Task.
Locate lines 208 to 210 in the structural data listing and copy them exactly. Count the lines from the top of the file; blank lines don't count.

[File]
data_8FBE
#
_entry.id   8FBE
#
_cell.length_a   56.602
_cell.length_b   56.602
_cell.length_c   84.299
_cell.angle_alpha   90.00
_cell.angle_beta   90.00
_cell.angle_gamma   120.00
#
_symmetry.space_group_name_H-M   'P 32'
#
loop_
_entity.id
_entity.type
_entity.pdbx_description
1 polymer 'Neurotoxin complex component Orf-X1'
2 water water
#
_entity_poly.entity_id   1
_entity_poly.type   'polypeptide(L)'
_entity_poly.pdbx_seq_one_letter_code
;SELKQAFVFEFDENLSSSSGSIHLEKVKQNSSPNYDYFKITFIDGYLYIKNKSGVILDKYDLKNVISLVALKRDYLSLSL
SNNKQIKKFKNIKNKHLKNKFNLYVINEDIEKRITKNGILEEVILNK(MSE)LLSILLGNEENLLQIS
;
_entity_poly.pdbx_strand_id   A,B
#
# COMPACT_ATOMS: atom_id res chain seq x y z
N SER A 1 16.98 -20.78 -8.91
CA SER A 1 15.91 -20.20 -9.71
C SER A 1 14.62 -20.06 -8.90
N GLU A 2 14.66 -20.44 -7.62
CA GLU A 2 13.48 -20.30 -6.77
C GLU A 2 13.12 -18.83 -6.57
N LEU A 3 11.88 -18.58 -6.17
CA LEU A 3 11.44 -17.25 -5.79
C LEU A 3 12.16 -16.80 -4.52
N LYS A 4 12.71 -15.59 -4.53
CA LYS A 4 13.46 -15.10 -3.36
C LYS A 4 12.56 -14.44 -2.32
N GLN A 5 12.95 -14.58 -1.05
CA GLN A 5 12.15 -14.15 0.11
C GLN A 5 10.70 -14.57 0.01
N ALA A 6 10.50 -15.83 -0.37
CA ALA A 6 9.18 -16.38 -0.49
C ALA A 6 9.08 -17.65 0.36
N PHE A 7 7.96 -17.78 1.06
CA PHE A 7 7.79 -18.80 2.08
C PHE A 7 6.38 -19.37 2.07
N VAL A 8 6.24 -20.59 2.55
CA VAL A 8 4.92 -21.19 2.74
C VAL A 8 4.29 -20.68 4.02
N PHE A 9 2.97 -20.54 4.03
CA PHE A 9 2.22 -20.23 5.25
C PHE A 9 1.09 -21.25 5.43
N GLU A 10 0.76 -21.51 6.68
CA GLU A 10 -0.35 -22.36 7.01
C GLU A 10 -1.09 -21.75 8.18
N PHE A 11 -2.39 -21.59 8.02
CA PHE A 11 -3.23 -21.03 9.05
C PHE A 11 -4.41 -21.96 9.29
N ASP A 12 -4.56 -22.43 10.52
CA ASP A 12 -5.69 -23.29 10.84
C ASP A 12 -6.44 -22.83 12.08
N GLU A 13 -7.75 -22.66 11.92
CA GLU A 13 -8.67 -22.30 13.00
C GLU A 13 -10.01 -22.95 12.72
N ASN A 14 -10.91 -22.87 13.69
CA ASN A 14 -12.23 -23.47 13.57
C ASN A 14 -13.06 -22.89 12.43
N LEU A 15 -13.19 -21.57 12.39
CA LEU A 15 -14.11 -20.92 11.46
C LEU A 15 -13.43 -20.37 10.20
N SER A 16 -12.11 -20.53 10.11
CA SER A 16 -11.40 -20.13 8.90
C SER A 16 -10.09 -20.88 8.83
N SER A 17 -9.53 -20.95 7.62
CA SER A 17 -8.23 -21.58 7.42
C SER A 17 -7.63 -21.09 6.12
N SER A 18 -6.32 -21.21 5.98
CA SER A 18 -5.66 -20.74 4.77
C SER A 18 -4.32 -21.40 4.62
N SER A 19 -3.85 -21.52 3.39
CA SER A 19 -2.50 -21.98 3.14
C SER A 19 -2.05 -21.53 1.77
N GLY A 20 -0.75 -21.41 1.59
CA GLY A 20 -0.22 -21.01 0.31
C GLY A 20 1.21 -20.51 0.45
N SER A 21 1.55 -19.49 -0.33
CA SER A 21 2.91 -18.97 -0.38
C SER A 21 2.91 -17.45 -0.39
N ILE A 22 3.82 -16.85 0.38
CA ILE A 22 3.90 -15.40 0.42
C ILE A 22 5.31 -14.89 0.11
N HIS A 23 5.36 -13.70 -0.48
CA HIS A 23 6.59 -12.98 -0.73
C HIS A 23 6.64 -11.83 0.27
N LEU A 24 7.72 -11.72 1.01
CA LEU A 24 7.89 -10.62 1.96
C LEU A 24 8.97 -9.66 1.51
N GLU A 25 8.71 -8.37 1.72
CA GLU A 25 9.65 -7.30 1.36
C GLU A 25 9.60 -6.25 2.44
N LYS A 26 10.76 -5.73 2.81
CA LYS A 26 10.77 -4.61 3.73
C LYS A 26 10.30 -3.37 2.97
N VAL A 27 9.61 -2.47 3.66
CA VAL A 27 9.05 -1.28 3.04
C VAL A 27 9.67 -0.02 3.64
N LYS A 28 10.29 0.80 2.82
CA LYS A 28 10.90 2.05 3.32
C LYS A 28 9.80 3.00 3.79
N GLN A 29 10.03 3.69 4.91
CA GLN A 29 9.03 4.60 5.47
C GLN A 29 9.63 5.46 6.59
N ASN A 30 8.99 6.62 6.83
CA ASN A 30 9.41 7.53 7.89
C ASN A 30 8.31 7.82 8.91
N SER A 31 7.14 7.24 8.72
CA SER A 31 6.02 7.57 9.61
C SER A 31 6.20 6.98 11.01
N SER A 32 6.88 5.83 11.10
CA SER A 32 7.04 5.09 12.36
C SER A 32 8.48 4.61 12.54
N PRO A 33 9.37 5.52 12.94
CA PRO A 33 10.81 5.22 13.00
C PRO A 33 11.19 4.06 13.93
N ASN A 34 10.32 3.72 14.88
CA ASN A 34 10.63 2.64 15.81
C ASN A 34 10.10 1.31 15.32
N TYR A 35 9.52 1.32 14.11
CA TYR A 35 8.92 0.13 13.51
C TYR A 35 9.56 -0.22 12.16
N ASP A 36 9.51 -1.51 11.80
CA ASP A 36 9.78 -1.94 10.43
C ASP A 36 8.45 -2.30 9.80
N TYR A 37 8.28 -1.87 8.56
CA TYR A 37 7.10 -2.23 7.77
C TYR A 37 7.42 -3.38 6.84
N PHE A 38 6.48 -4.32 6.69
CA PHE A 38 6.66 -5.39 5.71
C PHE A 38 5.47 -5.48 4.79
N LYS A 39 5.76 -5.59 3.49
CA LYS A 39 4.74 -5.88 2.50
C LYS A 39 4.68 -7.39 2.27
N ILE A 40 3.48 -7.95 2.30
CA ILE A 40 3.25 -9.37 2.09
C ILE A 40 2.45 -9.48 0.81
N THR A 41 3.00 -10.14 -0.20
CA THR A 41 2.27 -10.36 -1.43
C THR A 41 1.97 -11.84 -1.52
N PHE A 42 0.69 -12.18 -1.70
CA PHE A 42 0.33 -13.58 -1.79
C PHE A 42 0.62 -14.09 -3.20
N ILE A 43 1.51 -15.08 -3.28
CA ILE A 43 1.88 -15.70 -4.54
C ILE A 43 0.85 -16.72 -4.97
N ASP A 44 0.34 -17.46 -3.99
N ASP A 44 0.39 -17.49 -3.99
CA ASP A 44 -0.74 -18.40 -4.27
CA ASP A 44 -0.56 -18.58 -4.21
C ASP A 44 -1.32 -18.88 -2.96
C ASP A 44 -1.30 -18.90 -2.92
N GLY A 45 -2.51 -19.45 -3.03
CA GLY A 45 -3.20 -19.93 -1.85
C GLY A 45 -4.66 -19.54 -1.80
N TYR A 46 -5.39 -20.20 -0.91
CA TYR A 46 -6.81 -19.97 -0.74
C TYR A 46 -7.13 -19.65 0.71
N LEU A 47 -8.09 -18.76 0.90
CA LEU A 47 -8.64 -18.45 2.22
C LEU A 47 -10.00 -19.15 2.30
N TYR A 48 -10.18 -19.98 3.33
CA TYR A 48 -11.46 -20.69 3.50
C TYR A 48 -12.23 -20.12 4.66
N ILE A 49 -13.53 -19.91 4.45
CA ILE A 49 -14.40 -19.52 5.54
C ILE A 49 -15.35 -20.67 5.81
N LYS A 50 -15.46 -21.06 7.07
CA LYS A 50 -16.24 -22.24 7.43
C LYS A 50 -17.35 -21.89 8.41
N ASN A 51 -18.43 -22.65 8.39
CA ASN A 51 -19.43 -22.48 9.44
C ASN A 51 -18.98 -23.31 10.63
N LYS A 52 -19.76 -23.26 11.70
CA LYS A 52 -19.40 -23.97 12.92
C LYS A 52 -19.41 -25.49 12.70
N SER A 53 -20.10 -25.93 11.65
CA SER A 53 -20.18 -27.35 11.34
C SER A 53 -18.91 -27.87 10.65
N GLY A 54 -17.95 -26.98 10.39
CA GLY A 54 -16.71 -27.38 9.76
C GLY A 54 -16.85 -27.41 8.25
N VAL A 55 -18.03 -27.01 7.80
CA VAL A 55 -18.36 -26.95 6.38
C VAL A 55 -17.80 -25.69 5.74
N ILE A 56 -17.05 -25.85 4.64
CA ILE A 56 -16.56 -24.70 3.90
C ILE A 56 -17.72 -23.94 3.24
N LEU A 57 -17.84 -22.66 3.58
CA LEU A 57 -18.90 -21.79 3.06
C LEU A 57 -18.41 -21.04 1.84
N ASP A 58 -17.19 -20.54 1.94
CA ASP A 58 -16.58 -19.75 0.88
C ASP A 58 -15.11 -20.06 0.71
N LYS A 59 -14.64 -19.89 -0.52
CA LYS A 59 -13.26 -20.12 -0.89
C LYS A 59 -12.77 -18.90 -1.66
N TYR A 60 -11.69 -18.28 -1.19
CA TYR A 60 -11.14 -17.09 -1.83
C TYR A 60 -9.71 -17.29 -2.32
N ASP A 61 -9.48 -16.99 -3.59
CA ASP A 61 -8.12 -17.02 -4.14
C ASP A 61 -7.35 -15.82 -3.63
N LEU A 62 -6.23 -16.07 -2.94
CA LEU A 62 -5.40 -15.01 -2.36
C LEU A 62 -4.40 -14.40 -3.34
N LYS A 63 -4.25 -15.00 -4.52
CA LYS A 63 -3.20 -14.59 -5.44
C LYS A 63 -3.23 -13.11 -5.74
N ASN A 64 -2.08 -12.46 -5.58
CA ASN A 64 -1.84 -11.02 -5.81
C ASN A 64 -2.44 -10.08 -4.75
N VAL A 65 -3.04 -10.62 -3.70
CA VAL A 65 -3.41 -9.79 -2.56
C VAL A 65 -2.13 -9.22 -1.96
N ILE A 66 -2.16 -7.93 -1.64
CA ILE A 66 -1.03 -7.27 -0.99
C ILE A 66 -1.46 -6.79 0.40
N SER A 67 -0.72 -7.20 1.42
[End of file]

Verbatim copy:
CA LYS A 59 -13.26 -20.12 -0.89
C LYS A 59 -12.77 -18.90 -1.66
N TYR A 60 -11.69 -18.28 -1.19